Draft report for the ASEE workshop
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Andrea Donnellan - Jet Propulsion
Click on the button to see a brief summary of the workshop
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Antarctica and the Arctic are expensive and difficult places to do research because of their remote-nature and harsh environmental conditions. They are the most isolated places on Earth and also experience the most extreme weather conditions. Antarctica and its special challenges is the driver for the workshop; it is the prototype extreme environment. In some regions of Antarctica, temperatures have been recorded as low as -90 degrees C, wind gusts at nearly 90 m/sec, and absolute humidity lower than in the Sahara desert. The polar regions are among the Earth's most sensitive to environmental change and also have exceptionally long natural climate records. Scientists are constantly looking for ways to accomplish research goals at the lowest possible cost and still maintain a high level of scientific value. In 1996, the Committee on Fundamental Science of the National Science and Technology Council (NSTC) recommended that cost savings for the U.S. Antarctic Programs could be achieved by reducing requirement for on-site supporting staff by developing autonomous data gathering systems utilizing advanced computers and micro-electronics and emerging satellite capabilities.
Numerous investigators are conducting experiments in polar or other extreme environments that require the use of autonomous systems and the number of autonomous systems is expected to increase. Examples of programs that currently use autonomous systems in the Antarctic are the Automated Geophysical Observatories (AGO) program, Univ. of Wisconsin remote weather stations, remote GPS stations deployed by JPL and UCSB, and remote seismic stations deployed by Penn State Univ. The Arctic division of NSF/OPP sponsors autonomous systems development for environmental monitoring. The goal of the Long-term Observations in the Arctic program is to increase the availability of long-term environmental data in the Arctic. Sites are needed due to the scarcity of observations in the Arctic (compared to most places on Earth), the lack of ready access to many parts of the Arctic, or the necessity to collect new samples because no Arctic sample curatorial facility exists except for ice cores. Ocean engineers have a long history of dealing with remote stations on the sea floor. Our emphasis for this workshop will be on subaerial systems.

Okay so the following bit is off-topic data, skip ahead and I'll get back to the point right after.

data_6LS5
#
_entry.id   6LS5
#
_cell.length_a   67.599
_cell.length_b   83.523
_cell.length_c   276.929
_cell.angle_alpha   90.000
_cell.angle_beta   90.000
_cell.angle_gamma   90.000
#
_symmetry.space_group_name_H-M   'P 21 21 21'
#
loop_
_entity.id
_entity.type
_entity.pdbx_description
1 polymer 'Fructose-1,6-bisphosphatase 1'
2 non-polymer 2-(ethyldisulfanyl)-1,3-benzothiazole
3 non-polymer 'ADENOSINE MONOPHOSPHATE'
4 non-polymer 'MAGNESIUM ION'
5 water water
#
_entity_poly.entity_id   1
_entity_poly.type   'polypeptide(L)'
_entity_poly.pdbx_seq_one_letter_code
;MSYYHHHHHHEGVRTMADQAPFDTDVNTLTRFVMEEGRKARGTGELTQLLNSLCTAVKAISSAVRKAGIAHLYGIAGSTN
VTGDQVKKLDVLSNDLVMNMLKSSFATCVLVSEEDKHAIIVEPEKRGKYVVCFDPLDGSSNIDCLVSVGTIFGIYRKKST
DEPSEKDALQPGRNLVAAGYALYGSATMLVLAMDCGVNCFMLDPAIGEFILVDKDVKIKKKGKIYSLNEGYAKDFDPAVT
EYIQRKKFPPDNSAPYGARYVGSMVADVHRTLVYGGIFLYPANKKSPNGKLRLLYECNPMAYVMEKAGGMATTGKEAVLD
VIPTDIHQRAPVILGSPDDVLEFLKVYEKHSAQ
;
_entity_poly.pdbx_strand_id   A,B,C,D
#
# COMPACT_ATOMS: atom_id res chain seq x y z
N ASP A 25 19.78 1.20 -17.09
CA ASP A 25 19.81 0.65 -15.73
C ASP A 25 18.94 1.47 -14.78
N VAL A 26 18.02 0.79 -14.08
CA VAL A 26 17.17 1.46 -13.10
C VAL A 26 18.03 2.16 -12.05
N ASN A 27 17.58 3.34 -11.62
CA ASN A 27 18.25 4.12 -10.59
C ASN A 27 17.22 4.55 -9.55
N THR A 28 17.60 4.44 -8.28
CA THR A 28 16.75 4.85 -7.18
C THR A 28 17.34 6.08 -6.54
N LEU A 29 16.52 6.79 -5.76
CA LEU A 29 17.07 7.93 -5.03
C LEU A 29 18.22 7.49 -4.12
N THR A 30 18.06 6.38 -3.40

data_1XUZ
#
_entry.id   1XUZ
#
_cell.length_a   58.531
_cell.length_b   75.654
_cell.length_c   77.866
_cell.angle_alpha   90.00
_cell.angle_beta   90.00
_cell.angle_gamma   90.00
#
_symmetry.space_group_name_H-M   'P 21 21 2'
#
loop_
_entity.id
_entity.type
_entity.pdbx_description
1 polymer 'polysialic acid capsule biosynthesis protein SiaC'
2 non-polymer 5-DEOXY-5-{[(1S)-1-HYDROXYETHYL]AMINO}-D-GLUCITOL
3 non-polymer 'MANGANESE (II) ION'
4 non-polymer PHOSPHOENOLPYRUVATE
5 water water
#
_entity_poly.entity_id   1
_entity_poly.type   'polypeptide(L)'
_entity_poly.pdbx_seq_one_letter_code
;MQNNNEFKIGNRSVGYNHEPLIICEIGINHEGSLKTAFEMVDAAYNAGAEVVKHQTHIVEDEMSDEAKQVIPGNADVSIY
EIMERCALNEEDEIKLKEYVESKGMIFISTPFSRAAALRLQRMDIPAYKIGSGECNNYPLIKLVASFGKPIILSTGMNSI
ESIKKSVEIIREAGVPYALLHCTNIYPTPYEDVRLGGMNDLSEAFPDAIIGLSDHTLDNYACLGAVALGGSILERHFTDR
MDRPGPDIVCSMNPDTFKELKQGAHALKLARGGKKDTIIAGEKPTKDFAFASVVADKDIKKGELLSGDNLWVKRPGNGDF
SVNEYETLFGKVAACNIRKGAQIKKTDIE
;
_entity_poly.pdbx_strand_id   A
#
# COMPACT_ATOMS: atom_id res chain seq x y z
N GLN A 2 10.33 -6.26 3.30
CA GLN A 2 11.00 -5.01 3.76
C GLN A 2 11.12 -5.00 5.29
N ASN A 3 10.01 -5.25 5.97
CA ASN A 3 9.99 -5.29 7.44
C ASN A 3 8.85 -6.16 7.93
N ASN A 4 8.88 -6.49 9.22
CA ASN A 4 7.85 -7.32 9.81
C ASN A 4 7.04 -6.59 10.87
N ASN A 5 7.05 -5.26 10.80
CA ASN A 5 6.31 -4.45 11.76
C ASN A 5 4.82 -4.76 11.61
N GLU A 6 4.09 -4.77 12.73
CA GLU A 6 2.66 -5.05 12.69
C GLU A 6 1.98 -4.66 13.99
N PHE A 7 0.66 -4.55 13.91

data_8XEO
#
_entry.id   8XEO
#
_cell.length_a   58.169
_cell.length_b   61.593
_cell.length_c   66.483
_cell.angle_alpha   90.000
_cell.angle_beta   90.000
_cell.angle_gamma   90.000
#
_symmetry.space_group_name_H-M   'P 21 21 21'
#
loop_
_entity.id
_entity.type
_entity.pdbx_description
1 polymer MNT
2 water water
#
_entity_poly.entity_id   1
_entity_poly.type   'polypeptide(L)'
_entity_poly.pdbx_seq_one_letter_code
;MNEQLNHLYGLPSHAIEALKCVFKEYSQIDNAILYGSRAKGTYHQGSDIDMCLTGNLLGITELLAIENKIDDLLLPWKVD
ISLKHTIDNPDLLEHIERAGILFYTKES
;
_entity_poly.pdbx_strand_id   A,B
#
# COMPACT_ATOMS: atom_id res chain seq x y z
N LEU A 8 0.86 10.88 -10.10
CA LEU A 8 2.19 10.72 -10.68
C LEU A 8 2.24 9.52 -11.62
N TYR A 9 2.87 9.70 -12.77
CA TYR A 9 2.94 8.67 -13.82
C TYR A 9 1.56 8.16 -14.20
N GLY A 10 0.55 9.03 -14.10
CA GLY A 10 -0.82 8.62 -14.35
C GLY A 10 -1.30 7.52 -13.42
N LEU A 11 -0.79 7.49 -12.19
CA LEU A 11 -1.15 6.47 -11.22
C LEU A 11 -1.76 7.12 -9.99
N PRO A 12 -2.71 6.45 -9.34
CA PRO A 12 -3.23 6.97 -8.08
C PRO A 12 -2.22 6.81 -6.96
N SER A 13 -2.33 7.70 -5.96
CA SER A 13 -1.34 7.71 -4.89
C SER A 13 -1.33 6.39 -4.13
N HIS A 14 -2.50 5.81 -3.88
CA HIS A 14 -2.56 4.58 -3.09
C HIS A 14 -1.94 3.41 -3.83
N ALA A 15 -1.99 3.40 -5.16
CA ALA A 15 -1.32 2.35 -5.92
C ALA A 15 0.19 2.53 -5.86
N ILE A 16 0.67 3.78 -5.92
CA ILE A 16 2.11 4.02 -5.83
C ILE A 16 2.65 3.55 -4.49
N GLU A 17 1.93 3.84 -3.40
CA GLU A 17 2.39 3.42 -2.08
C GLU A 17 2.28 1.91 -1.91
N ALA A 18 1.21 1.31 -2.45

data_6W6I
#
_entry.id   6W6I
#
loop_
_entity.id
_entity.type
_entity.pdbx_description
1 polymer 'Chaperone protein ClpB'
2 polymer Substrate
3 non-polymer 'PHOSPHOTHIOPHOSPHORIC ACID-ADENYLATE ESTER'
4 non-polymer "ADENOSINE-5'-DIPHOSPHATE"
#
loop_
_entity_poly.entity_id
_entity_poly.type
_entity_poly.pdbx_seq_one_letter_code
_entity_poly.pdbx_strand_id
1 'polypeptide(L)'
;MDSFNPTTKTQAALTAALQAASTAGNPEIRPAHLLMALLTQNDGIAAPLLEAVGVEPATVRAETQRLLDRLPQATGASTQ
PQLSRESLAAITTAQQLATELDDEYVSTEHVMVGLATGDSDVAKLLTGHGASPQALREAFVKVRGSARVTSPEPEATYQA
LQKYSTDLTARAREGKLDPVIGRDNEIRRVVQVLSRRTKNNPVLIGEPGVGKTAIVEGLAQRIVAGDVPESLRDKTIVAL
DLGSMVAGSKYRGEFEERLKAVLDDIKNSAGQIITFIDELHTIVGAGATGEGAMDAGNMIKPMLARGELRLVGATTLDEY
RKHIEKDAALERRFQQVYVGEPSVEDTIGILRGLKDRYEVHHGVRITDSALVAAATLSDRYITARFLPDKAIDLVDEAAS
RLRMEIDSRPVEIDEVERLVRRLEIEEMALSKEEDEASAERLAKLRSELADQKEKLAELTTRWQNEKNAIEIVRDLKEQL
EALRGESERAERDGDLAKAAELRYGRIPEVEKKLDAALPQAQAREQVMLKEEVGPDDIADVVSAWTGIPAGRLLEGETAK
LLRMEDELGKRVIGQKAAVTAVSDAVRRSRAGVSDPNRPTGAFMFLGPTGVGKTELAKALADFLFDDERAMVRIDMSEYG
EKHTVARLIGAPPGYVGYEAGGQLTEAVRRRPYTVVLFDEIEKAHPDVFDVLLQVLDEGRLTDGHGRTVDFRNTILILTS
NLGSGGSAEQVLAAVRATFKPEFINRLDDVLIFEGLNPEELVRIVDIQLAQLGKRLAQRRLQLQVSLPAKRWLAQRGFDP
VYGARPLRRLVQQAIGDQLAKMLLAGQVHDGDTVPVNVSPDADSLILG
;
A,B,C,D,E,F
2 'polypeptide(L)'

While these systems may vary in size and power requirements, they have similar problems that must be overcome in order for them to function properly. These problems include, but are not limited to, issues related to power, thermal environment, data storage, communications, and packaging. A workshop is scheduled for August 31 - September 2, 1999 at the Jet Propulsion Laboratory in Pasadena, California to discuss these issues.
An integrated systems approach must be used to design a successful autonomous station. For example thermal systems impact power systems and these systems may have feedbacks on themselves. Changes in one aspect of the system may impact another component. Through the workshop, we aim to promote discussion between investigators such that lessons learned are efficiently communicated and successful systems are developed that maximize scientific output. The goals of the workshop are as follows:
Scientists, engineers, and industry partners are invited to participate in the workshop. The meeting will begin with keynote speakers followed by talks and discussion in a variety of topics. Each session will begin with a talk by an expert within that field. Attendees are invited to speak in any of the sessions, including the general session on experience gained and lessons learned. The last day will be devoted to breakout groups that will formulate recommendations on overall systems design or certain aspects of autonomous systems.
Proceedings and recommendations of the workshop will be published via the web.
Click on the button to see the participant lis, the abstract list, or participant contact information
Automatic Geophysical Observatories (AGO) in Antarctica
Other Links of Interest:
Portions of this document were contributed by:
Henry Awaya, JPL
Ngoc Hoang, NAL Research Corporation
Frank Carsey, JPL
Pat Smith, NSF
Thomas Rebold, JPL
Gregory Dace, Acumen Instruments Corporation
Michael Brennan, Northern Power Systems, Inc.
Jack Doolittle, Lockheed Martin
Paul Stolorz, JPL
John Orcutt, SIO/UCSD
Ray Dibble, Victoria University
Bill Nesbit, Antarctic Support Associates
Carol Raymond, JPL
Last modified on 7/23/01 by Maggi Glasscoe (Maggi.Glasscoe@jpl.nasa.gov)